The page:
The equity multiple is a measure of profitability and investment return commonly used by commercial real estate investors, although it can be used as a performance metric when analyzing and comparing any rental property or BRRRR.
Equity multiple takes into account the cumulative cash flow, equity accumulation, and loan paydown and shows the total cumulative return on your invested capital if you were to sell the property at a given point in time.
Unlike the return on investment (ROI), which uses a nearly identical formula, the equity multiple is expressed as a ratio instead of a percentage. It can be thought of as a “multiplier” of your total invested cash when considering your total profit from a property investment.
The Equity Multiple Formula
The equity multiple can be calculated by taking the total profit from your investment, and dividing it by your total invested cash:
In the formula above, your total profit is comprised of your equity (property value minus the loan balance), less the closing costs at the time of sale, as well as the cumulative cash flow received during the property holding period.
The total invested cash is simply all capital that was originally used to purchase and rehab the property. This usually includes the down payment on the loan (or the purchase price, if not using financing), purchase and closing costs, as well as rehab and repair costs.
Equity Multiple Practical Example
Let’s assume that you purchased a rental property for $100,000 with a 20% down payment ($20,000) and paid $2,000 in closing costs. The home also needed $15,000 of rehab work to make it rent-ready.
You owned the property for 10 years before selling it for about $161,000 and paying $4,800 in closing costs in the process. Throughout the 10 years, you also collected just over $37,000 of cash flow from this property.
First, let’s calculate how much capital you spent to purchase and rehab this property – your total invested cash:
Total Invested Cash = Down Payment + Closing Costs + Rehab Costs = $20,000 + $2,000 + $15,000 = $37,000
Next, let’s calculate how much money you will receive when you sell this property after 10 years – your sale proceeds:
Sale Proceeds = Sale Price – Loan Balance – Closing Costs = $161,270 – $63,027 – $4,838 = $93,405
Finally, let’s calculate your equity multiple after 10 years of ownership:
Equity Multiple = Sale Proceeds + Cumulative Cash Flow / Total Invested Cash = $93,405 + $37,290 / $37,000 = 3.53x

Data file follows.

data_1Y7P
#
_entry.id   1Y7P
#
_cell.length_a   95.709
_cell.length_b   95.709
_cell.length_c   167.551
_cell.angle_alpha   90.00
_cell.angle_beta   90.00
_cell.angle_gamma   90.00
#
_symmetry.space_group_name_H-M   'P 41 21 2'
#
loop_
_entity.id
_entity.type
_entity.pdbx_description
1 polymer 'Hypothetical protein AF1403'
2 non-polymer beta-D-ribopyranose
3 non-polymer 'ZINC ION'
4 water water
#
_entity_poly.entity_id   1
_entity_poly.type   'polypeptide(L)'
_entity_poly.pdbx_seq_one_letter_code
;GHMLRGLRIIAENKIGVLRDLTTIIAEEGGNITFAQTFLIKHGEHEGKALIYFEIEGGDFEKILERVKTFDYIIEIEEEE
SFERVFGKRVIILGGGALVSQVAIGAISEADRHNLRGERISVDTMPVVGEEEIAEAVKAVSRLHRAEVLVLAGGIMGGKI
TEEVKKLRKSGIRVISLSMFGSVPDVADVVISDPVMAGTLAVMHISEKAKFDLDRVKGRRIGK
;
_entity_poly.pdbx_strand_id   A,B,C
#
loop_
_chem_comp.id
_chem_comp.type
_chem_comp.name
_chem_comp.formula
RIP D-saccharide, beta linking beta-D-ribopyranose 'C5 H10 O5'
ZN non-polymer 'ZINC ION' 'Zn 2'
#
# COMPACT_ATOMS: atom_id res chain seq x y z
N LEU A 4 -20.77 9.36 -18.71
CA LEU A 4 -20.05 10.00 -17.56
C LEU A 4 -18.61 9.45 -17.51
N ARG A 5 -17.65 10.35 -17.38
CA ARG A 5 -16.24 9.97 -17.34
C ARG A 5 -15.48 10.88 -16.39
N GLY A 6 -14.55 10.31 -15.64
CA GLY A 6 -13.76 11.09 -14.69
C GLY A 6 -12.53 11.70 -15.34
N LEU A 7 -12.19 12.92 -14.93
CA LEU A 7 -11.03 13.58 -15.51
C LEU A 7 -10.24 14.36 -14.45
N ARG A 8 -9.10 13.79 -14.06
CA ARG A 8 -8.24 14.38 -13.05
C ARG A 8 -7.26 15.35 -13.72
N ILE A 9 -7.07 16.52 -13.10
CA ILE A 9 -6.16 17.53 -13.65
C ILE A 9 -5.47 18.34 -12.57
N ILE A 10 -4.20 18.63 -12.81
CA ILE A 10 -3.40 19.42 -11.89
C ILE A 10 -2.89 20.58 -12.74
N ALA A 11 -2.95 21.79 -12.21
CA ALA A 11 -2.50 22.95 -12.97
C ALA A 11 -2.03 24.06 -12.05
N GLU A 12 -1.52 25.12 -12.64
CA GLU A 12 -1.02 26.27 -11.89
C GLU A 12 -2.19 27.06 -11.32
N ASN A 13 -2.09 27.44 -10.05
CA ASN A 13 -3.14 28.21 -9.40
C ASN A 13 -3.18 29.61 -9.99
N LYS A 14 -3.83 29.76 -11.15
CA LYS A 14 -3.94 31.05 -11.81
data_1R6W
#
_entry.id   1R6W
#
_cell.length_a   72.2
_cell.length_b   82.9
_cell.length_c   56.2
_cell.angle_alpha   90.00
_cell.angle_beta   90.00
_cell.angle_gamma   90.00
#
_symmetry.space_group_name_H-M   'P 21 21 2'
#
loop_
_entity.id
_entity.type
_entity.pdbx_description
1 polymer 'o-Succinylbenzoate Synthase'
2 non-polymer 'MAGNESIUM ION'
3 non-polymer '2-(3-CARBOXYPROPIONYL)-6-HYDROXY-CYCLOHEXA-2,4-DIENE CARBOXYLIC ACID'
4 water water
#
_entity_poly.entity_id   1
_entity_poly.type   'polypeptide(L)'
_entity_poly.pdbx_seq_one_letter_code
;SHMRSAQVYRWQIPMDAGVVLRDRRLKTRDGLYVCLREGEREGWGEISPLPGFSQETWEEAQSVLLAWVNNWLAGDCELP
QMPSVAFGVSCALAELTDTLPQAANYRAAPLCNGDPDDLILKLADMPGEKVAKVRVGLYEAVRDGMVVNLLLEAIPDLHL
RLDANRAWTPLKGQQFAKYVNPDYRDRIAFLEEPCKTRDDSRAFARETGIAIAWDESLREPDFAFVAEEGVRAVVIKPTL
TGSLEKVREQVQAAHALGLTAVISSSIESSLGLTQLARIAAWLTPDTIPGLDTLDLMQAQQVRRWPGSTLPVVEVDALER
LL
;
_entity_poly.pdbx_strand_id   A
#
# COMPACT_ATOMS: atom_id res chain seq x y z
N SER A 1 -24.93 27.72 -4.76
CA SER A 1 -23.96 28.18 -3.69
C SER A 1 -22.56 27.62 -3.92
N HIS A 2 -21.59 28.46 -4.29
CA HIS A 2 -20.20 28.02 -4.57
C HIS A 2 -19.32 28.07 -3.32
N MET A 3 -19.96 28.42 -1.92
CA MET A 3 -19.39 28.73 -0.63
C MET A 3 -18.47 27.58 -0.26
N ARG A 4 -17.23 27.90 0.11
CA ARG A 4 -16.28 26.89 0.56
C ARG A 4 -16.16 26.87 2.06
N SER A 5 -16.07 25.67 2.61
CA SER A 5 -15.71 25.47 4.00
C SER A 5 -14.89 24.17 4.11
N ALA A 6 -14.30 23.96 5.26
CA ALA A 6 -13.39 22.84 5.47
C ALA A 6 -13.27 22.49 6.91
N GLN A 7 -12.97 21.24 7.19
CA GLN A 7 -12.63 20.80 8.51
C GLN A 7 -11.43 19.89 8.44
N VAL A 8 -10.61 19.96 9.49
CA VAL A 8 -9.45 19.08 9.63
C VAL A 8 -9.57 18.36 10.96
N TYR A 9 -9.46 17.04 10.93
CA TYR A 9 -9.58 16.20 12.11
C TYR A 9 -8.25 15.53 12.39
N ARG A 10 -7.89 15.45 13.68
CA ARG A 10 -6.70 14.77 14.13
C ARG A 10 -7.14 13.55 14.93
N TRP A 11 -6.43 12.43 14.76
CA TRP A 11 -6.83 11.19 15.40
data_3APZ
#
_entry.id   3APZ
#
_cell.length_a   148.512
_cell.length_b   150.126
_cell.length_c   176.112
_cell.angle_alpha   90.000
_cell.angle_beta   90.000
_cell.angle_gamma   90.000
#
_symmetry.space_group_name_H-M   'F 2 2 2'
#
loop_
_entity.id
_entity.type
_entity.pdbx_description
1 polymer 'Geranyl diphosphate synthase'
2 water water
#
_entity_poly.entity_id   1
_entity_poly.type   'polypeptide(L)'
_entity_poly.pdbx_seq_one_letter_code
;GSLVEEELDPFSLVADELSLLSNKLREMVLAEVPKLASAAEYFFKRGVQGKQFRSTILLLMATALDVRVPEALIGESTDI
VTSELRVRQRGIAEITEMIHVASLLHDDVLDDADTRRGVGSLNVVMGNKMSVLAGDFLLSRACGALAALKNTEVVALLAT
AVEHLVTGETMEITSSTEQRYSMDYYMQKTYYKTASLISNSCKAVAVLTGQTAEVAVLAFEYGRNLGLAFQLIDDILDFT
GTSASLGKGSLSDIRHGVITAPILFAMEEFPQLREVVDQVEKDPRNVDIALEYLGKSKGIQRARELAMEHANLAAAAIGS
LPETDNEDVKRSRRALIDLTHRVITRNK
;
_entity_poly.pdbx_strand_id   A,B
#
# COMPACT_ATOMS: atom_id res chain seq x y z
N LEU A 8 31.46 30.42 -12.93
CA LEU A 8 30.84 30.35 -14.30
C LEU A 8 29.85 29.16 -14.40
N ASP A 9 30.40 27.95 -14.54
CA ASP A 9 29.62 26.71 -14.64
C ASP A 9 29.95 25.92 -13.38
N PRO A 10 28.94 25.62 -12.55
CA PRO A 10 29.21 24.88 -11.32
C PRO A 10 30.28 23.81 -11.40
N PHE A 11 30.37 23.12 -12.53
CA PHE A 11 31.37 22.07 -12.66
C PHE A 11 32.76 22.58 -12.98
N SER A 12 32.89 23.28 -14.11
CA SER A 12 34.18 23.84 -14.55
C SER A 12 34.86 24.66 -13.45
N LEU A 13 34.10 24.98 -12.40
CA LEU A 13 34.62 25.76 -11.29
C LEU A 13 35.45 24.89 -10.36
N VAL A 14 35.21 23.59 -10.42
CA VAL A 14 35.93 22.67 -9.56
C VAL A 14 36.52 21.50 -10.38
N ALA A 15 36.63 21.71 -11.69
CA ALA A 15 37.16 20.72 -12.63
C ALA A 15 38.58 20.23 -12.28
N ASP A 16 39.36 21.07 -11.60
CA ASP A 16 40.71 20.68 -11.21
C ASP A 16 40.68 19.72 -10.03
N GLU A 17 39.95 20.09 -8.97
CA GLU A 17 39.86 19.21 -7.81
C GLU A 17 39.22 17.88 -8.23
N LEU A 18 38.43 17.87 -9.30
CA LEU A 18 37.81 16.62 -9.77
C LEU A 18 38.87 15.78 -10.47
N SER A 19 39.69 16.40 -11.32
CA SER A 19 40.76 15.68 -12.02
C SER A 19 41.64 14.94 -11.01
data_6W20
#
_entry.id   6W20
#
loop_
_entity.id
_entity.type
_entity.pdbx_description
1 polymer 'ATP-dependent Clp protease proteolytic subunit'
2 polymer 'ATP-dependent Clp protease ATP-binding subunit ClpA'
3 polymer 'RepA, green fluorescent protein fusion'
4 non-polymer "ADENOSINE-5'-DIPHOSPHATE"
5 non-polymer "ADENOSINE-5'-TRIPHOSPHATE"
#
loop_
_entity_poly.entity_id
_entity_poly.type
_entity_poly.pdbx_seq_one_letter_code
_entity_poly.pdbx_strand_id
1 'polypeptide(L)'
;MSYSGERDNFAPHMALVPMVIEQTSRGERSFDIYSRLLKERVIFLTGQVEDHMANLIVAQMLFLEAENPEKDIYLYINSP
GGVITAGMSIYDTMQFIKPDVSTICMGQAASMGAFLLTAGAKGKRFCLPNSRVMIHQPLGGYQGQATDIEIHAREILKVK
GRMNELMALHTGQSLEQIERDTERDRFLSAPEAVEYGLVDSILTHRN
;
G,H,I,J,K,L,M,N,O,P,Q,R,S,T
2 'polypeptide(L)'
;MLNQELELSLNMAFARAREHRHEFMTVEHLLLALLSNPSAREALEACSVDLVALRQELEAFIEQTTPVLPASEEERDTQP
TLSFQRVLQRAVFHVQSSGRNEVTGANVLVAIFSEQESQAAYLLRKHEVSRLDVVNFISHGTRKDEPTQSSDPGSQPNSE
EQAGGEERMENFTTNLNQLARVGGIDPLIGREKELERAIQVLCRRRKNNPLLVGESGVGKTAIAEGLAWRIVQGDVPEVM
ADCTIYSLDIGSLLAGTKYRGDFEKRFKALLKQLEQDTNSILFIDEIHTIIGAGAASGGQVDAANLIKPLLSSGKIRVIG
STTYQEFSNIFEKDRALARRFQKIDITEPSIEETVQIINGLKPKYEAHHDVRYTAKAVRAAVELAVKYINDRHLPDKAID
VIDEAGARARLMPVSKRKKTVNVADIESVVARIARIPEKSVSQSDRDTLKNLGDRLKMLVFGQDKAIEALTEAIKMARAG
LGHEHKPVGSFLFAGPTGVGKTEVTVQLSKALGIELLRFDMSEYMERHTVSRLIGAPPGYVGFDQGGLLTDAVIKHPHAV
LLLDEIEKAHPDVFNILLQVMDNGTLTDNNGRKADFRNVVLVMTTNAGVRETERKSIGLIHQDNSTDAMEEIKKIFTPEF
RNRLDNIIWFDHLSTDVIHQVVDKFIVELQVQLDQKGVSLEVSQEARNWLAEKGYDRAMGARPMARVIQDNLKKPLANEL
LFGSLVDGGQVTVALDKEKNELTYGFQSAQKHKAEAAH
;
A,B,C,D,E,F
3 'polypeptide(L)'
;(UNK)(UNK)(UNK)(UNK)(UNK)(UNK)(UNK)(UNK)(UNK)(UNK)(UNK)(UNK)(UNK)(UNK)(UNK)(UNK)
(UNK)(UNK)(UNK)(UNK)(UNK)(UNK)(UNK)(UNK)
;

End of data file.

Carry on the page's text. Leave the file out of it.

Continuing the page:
So what does this number tell you? Generally, an equity multiple less than 1.0x means that you will lose money on a particular investment – in other words, your total profit will be negative. On the other hand, an equity multiple greater than 1.0x means that you will make at least some profit after selling the property.
In the example above, at the end of the 10 year holding period, you will achieve an equity multiple of 3.53x. This means that for every $1 invested, you will receive $3.50 back when you sell the property at the end of 10 years. Note, that the $3.50 also includes your original investment, so your actual net profit will be $2.50 on the dollar.
Equity Multiple vs. ROI
The equity multiple and the return on investment (ROI) represent the same profitability metric and return on your investment. The only difference between the two is that the ROI shows the return as a percentage, while the equity multiple shows it as a ratio or “multiple”.
In the example above, we calculated the equity multiple for the property to be 3.53x. If we were to calculate the return on investment for the same property, we would get the same figure, but expressed as a percentage:
ROI = Sale Proceeds + Cumulative Cash Flow – Total Invested Cash / Total Invested Cash = $93,405 + $37,290 – $37,000 / $37,000 = 253%
Going in reverse, if we were to express the 253% return on investment as a multiple instead of a percentage, we would calculate it as 1 + 253% / 100 = 3.53x. This is identical to the equity multiple we calculated earlier.
Equity Multiple vs. IRR
Another popular measure of investment return that is often calculated and displayed along with the equity multiple is the internal rate of return, abbreviated as IRR.
While the equity multiple shows the total cumulative return on your invested capital, the IRR shows an average annualized return instead. The IRR also takes into account the time value of money, while the equity multiple does not.
So when should you focus on one of these metrics versus the other?
Since the equity multiple shows the total cumulative return, it is good for estimating the total return (and profit) you will receive from your investment after a certain period of time. While it doesn’t take into account how long it took to realize this return, it is a good measure of how much profit you will get from your investment.
On the other hand, the IRR does not show your total return, but instead an average annualized return over the entire holding period. Since it takes the time value of money into account, it can help you understand how the length of the holding period will affect your return.
Because these metrics show different returns, it is often helpful to consider both the equity multiple and the IRR together when evaluating and comparing investment properties. You can use the equity multiple to compare the total returns on your capital, and IRR to compare the average annualized returns.
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